Mark Reviews Movies

The Hateful Eight

THE HATEFUL EIGHT

3 Stars (out of 4)

Director: Quentin Tarantino

Cast: Samuel L. Jackson, Kurt Russell, Walton Goggins, Jennifer Jason Leigh, Tim Roth, Demian Bichir, Bruce Dern, Michael Madsen, James Parks, Channing Tatum, Zoë Bell, Dana Gourrier, Lee Horsley

MPAA Rating: R (for strong bloody violence, a scene of violent sexual content, language and some graphic nudity)

Running Time: 3:07 (roadshow version); 2:48 (wide release version)

Release Date: 12/25/15 (limited); 1/1/16 (wide)


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Review by Mark Dujsik | December 24, 2015

Quentin Tarantino's The Hateful Eight is not so much a deconstruction of the Western as it is a playful riff on our expectations for the genre and, perhaps, for the film itself. Its opening shot—of a snow-covered crucifix in the foreground, as a stagecoach slowly approaches in the distance—suggests something of formal elegance and thematic import. Tarantino and cinematographer Robert Richardson don't just give us widescreen compositions, either. They go full-bore: shooting on 70 mm film at a super-wide aspect ratio.

That opening shot draws us into anticipation for such panoramic vistas of the West, so it comes as a bit of a surprise that the majority of the film's introductory scenes play out within the confines of that stagecoach, with a few wide shots showing a blizzard following the carriage. By the time the blizzard catches up to the coach, its passengers have arrived at a log cabin that serves as a general store for weary travelers crossing through the middle of nowhere to and from a nearby town in Wyoming Territory.

That means that the film's handful of glimpses outside the wooden structure are hindered by the violent whirl of snow. We can see an outhouse within walking distance, and that's about it for the stunning views we might expect. The film's final chapter evokes a "White Hell," which has as much to do with the surroundings as it does the racial tensions that have begun to build almost as soon as the characters start talking.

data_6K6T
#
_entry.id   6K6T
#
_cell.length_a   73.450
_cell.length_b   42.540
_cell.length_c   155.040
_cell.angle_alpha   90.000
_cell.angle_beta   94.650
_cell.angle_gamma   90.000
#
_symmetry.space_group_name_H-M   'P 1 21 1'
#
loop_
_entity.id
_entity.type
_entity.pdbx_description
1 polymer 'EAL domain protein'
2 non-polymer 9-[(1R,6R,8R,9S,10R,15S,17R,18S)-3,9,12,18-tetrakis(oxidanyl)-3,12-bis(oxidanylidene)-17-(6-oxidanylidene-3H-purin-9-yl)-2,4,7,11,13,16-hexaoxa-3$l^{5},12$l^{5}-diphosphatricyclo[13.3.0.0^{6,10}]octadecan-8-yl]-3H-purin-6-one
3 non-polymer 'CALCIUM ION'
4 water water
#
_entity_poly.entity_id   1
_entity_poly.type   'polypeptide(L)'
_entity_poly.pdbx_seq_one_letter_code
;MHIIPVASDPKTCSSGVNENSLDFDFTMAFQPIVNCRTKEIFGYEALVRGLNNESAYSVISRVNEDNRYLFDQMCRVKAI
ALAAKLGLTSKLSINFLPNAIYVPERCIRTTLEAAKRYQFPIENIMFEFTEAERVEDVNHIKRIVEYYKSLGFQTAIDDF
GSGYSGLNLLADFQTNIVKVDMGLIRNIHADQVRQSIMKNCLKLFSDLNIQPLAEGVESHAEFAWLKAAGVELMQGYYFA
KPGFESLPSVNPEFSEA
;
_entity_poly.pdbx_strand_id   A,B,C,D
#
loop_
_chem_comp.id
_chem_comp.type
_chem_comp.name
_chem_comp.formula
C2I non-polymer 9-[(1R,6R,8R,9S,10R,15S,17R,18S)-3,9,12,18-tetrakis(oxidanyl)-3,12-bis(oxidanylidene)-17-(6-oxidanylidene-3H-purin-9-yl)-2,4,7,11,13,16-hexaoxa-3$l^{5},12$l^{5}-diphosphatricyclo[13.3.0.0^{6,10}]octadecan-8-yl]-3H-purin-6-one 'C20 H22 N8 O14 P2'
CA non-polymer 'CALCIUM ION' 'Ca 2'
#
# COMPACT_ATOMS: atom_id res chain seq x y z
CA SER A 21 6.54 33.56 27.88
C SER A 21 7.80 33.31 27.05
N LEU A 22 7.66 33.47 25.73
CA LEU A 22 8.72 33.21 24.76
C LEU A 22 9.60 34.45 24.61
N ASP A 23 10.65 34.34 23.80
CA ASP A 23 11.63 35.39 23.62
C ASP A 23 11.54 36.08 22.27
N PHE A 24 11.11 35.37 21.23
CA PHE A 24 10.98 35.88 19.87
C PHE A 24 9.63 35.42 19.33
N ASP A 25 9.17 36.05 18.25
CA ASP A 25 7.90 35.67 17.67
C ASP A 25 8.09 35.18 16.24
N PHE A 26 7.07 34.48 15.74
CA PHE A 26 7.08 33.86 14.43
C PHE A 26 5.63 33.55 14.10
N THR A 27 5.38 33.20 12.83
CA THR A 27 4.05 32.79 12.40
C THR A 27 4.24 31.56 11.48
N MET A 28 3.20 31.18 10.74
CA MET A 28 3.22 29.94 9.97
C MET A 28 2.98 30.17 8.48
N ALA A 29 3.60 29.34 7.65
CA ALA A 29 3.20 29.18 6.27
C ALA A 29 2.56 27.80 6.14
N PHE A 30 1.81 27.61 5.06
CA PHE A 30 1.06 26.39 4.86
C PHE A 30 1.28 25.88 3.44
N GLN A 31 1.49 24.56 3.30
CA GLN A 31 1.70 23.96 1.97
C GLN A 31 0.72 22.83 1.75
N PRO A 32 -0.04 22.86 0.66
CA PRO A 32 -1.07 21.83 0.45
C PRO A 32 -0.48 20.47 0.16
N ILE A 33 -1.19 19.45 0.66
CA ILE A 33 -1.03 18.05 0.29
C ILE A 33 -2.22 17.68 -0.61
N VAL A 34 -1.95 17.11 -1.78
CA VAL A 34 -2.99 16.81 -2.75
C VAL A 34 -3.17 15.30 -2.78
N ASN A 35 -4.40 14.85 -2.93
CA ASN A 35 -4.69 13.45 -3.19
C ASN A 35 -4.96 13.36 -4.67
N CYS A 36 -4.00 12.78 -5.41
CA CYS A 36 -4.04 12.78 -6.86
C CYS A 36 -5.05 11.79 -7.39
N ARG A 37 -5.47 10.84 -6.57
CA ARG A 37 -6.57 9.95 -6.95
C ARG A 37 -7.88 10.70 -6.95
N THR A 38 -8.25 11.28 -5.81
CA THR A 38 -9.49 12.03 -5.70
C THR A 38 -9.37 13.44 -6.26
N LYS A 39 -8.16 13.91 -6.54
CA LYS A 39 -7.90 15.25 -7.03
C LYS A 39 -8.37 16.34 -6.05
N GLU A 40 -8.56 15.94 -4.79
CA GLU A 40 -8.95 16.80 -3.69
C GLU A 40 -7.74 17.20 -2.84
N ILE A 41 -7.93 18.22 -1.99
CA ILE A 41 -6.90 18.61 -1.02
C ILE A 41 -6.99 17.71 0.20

Instead, Tarantino's screenplay offers something more along the lines of a Western chamber piece. It's a five-act drama (six "chapters," with the first serving as a prologue) of confined hostilities among the players and of a claustrophobic sense of tension that those conflicts will leave the relatively small space a blood-splattered mess by the time everything is said and done. Sudden violence serving as a punctuation is a Tarantino hallmark that will always be the expectation. The writer/director fulfills it, too, with an exploding head, a castration by pistol, and an extended scene of bloody, projectile vomiting.

Those are a few of the film's punch lines, by the way. The setup is that this group of by-the-books lawmen, obvious scoundrels, and secret villains will be stuck in the cabin for days before the storm passes. The joke, in general, is that they cannot even make it through the night before the bodies start to drop. One man is pretty convinced that a few corpses have been lying around somewhere on the premises before he even arrived there.